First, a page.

Pros and Cons (KFS) has the funniest commentary on Trump’s phone call today, except that it’s not, having been drawn I dunno how long ago and Kieran Meehan not being, AFAIK, psychic.
But I’m giving him credit for the laugh anyway, if only by default.
We covered the phone call yesterday and if you’re going to chime in two days later, you need to come up with something fabulous.
Politics indeed ain’t beanbag, and, in a time of crisis, commentators need to step up their game..
Though in all fairness, if we’re going to let David Rowe have a 12-hour head start from the Antipodes, we should give European cartoonists a break on having been getting ready for bed about the time the Washington Post reported the call.
Martyn Turner (Irish Times) makes a move that justifies that extra time, mixing Trump’s phone call with the attack of the Traitorous Twelve to make it a commentary on the Republican resistance to constitutional government.
Which he makes look silly, earning extra points. It’s not that it’s not serious, but laughing at it helps blunt the damage being done.
Turner is playing on “Desperate Dan,” a character from the British comic magazine “The Dandy,” which I wouldn’t have known about if he hadn’t added an “apologies to” note in the margin, but which adds a considerable amount of political humor for his readers, since Dan was a blundering buffoon.
The artistry being that it was already funny even without knowing that.
Drew Sheneman (Trib) also gets credit for extending the commentary on the phone call with a caption pointing out what Dear Leader might better have been doing with his time.
There’s a bit of whiplash here, because it’s such a straightforward and — excuse me — so-what graphic in a storm of so-what cartoons of Trump on the phone, so that the caption startles you into realizing that he has a much more serious message to deliver.
It’s a risky game, because he’s daring you to pass by without reading it, but it’s a risk worth taking, because the result matters. We discussed sins of omission and sins of commission the other day, but Sheneman combines them here to point out the depth of damage being done.
Speaking of long-term damage, Matt Wuerker (Politico) put this one up several days ago, but it’s becoming more relevant as we draw near tomorrow’s vote, particularly since not only has Dear Leader encouraged his crazies to gather in the streets of DC to intimidate loyalists, but we’ve now got a screwball representative from Colorado parading around with a gun on her hip in defiance of DC gun laws.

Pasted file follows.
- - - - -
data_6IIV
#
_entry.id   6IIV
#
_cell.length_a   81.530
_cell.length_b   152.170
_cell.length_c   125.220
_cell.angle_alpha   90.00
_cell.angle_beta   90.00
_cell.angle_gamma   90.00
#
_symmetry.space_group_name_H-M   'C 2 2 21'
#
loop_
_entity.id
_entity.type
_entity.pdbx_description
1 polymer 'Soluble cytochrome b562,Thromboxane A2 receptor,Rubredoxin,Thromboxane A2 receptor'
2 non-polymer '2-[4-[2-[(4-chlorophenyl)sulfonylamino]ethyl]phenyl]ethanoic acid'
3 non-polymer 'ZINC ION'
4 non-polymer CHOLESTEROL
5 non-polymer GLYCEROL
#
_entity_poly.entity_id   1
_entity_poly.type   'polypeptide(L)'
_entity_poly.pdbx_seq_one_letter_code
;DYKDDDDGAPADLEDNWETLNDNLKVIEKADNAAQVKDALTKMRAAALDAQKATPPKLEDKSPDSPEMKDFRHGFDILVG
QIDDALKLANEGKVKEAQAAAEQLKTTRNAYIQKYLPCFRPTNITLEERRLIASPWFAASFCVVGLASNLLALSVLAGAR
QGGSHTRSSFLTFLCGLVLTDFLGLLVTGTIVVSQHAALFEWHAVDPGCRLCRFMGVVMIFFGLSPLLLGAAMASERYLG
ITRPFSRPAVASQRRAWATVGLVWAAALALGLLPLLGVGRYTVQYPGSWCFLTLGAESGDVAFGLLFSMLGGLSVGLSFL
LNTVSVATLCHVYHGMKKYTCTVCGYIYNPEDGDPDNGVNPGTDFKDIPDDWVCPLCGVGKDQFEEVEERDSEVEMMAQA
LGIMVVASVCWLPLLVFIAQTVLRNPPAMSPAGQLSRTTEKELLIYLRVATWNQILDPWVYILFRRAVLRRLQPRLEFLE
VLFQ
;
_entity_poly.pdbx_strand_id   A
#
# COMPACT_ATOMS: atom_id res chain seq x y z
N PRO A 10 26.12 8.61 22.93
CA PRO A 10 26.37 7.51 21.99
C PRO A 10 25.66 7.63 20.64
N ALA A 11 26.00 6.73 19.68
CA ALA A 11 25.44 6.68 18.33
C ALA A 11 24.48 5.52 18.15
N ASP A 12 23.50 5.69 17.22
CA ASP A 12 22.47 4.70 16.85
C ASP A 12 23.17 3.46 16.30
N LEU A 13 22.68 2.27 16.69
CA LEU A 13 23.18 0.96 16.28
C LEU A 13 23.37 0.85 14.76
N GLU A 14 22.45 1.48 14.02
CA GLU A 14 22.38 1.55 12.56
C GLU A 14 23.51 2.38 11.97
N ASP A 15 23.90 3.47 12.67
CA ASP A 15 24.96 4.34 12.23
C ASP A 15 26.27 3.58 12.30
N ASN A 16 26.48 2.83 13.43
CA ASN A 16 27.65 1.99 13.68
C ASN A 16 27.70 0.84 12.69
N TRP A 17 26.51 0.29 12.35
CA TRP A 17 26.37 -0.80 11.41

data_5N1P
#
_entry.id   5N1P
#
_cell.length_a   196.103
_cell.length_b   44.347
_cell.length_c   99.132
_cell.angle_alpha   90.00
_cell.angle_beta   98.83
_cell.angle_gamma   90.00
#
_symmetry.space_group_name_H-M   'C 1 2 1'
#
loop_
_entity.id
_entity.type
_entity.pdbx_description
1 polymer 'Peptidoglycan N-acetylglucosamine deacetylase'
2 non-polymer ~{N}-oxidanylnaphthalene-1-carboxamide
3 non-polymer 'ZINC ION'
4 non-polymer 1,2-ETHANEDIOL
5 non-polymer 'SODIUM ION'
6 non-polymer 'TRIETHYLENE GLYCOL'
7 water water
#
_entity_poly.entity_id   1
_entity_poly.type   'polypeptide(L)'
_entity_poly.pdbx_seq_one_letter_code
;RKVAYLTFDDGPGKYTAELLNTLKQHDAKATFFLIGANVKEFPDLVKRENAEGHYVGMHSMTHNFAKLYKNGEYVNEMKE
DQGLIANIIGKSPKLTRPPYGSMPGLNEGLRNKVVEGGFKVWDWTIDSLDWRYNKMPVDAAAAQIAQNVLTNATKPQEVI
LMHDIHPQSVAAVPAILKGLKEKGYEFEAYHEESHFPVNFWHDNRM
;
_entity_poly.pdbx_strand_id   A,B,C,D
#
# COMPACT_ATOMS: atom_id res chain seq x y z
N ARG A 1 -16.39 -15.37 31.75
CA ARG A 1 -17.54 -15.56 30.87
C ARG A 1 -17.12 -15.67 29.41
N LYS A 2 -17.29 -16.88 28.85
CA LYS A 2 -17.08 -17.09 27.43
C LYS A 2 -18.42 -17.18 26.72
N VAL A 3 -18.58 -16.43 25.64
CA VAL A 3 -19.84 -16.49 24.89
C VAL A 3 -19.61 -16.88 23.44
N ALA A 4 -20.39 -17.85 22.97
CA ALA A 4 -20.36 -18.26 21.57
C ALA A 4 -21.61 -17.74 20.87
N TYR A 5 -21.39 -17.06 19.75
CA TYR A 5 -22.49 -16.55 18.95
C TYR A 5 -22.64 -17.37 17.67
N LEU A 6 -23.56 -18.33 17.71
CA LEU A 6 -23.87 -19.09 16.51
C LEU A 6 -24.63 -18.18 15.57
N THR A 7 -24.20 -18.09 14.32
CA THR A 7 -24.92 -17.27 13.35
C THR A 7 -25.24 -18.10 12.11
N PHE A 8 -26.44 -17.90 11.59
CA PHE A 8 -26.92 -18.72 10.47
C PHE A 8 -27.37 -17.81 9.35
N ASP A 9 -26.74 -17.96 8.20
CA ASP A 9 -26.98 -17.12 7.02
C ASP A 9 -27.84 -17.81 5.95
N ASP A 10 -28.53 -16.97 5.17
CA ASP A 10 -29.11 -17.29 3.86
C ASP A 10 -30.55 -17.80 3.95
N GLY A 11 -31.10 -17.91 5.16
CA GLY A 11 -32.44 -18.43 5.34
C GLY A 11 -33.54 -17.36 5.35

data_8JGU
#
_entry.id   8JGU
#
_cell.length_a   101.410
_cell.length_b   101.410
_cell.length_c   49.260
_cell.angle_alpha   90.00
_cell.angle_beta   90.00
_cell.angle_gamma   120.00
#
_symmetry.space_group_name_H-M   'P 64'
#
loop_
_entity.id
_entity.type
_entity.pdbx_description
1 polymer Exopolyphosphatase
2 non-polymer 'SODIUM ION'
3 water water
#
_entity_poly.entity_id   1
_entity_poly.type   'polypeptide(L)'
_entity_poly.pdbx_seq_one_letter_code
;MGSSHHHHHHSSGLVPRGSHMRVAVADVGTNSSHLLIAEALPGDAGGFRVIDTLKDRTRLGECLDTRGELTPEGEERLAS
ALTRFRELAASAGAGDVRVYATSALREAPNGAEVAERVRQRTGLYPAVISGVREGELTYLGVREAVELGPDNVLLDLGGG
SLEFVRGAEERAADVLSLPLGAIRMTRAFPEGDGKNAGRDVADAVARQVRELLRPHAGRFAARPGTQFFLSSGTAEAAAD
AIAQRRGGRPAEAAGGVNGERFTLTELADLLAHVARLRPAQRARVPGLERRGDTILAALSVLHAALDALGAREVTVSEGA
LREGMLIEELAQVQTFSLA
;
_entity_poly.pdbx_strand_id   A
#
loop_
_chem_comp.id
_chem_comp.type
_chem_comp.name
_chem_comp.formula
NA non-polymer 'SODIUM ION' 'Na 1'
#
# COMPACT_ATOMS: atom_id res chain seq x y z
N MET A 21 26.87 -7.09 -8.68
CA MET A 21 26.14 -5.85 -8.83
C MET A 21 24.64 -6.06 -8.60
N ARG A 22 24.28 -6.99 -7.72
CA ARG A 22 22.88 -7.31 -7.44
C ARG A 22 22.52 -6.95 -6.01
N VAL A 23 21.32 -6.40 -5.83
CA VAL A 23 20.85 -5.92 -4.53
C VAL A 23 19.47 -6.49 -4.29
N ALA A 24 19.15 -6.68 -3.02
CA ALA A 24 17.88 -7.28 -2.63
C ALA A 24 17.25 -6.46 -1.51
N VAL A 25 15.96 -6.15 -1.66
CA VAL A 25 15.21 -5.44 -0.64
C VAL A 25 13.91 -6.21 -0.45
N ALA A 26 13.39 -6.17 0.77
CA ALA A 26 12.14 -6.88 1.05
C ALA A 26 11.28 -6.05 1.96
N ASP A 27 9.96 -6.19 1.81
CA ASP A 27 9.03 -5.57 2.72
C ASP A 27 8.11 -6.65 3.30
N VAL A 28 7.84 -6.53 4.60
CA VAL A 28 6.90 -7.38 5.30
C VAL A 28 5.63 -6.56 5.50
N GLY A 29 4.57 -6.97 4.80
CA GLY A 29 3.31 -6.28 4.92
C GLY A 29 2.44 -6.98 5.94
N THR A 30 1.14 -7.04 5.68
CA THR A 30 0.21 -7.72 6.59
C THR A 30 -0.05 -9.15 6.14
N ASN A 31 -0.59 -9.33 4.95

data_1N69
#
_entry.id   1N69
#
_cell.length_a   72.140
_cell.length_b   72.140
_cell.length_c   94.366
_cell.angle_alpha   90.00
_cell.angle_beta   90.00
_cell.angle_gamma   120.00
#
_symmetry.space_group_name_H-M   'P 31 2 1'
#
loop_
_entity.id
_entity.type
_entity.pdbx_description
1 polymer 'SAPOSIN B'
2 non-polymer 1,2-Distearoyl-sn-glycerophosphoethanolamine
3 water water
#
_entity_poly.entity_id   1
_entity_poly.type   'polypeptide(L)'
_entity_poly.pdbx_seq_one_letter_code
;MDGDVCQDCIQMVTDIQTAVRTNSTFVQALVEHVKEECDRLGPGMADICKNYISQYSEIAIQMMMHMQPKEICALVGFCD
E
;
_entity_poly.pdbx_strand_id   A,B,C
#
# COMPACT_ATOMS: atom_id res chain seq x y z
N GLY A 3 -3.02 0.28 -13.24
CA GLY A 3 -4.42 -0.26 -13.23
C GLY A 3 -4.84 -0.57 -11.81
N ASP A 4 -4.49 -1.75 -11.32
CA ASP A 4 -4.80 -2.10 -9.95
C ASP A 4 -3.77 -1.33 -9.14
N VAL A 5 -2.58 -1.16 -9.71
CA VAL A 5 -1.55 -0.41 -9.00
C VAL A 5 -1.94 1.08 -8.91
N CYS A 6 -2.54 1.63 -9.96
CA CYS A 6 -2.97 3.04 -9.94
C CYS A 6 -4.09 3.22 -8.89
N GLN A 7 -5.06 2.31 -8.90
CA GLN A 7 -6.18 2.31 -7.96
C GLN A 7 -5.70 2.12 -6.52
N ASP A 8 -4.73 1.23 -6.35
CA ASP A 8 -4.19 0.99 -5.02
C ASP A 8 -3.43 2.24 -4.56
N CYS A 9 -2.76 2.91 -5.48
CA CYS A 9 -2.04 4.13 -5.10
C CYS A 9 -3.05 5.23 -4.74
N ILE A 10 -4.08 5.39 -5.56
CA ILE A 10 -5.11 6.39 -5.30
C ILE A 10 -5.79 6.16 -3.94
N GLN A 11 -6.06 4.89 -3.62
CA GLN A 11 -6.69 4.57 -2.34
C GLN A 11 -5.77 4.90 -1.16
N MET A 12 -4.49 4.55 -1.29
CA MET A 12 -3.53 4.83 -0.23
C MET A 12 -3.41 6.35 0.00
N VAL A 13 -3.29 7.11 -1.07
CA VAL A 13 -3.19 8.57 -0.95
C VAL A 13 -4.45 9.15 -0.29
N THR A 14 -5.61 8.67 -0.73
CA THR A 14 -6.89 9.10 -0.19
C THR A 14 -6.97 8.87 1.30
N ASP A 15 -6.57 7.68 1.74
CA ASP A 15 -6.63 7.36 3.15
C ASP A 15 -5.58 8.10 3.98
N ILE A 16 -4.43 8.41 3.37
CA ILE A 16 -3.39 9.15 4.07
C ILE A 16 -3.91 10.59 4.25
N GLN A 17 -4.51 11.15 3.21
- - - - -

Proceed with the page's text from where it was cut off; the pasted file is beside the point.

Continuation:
And in defiance of common sense and decency, but we’ve pretty much given up on that, with Wuerker demonstrating how it came about.
BTW, Wuerker is playing with vocabulary here, using “graph” to mean Venn diagram when the term is actually short for “paragraph.”
“Nut graf” is J-school jargon meaning the paragraph where you tell the reader what you’re talking about, high enough in the story that they haven’t stopped reading yet.
In the olden days, you did that in your first sentence, as a foundation of the “inverted paragraph” format in which you put the most important information at the top of the story in case the end of your piece got cut off.
The inverted paragraph is no longer in vogue, but even journalism professors concede the wisdom of Wall Street Journal editor Barney Kilgore, who warned his reporters that “The easiest thing for a reader to do is to stop reading.”
Next easiest for them is to stop thinking, and entire political careers have been built on that premise.
Phil Hands (Wisconsin State Journal) bemoans his state’s record of sending seditious blowhards to Congress, Senator Johnson having earlier declared the election over but then apparently realizing that, if he wanted a bunch of free publicity, he should either drop his pants in public or come out against the Constitution.
The fact that Chuck Todd yanked Johnson’s pants down on Meet the Press anyway has not had that “at long last have you no sense of decency” impact such a moment did in Tailgunner Joe’s day.
I heard a bit of an interview on NPR yesterday in which the fellow pointed out that, in the days of three networks, we shared a lot of culture, but have now become fragmented into our own isolated worlds.
It reminded me of “Bowling Alone,” Robert Putnam’s now-classic book on the phenomenon, in which he noted that it was once said that, if you walked down an American street while “Amos and Andy” was on the radio, you’d get to hear the whole show from each front porch as you passed by.
However you feel about the loss of Amos and Andy, Putnam’s point was that we no longer sit out on front porches being part of a neighborhood, and, if your house is less than half a century old, you likely don’t even have a front porch.
We live crabbed, insular lives in crabbed insular worlds, making it easier from the Ron Johnsons and Rush Limbaughs to build followers, and making it harder for anyone to shame them into obscurity.
Though those simpler, more unified days in the wake of World War II were perhaps a temporary phenomenon.
We teach our kids about how, in the days of the Revolution, Tories were tarred and feathered and ridden out of town on a rail. Ha ha. Serves ’em right!
We don’t teach them that neighborhood mobs hanged or shot isolated Tories or Patriots, stole their livestock and burned their houses to the ground.
And they didn’t even have radios, much less Facebook.
Joy of Tech offers this analysis, which I find particularly apt, accurate and darkly amusing.
I suppose I should be more optimistic but I’ve seen too many same-old, same-old political cartoons lately, pointing out that the 1 at the end of 2021 looks a lot like a hypodermic needle.
Difference being that a hypodermic needle has a point.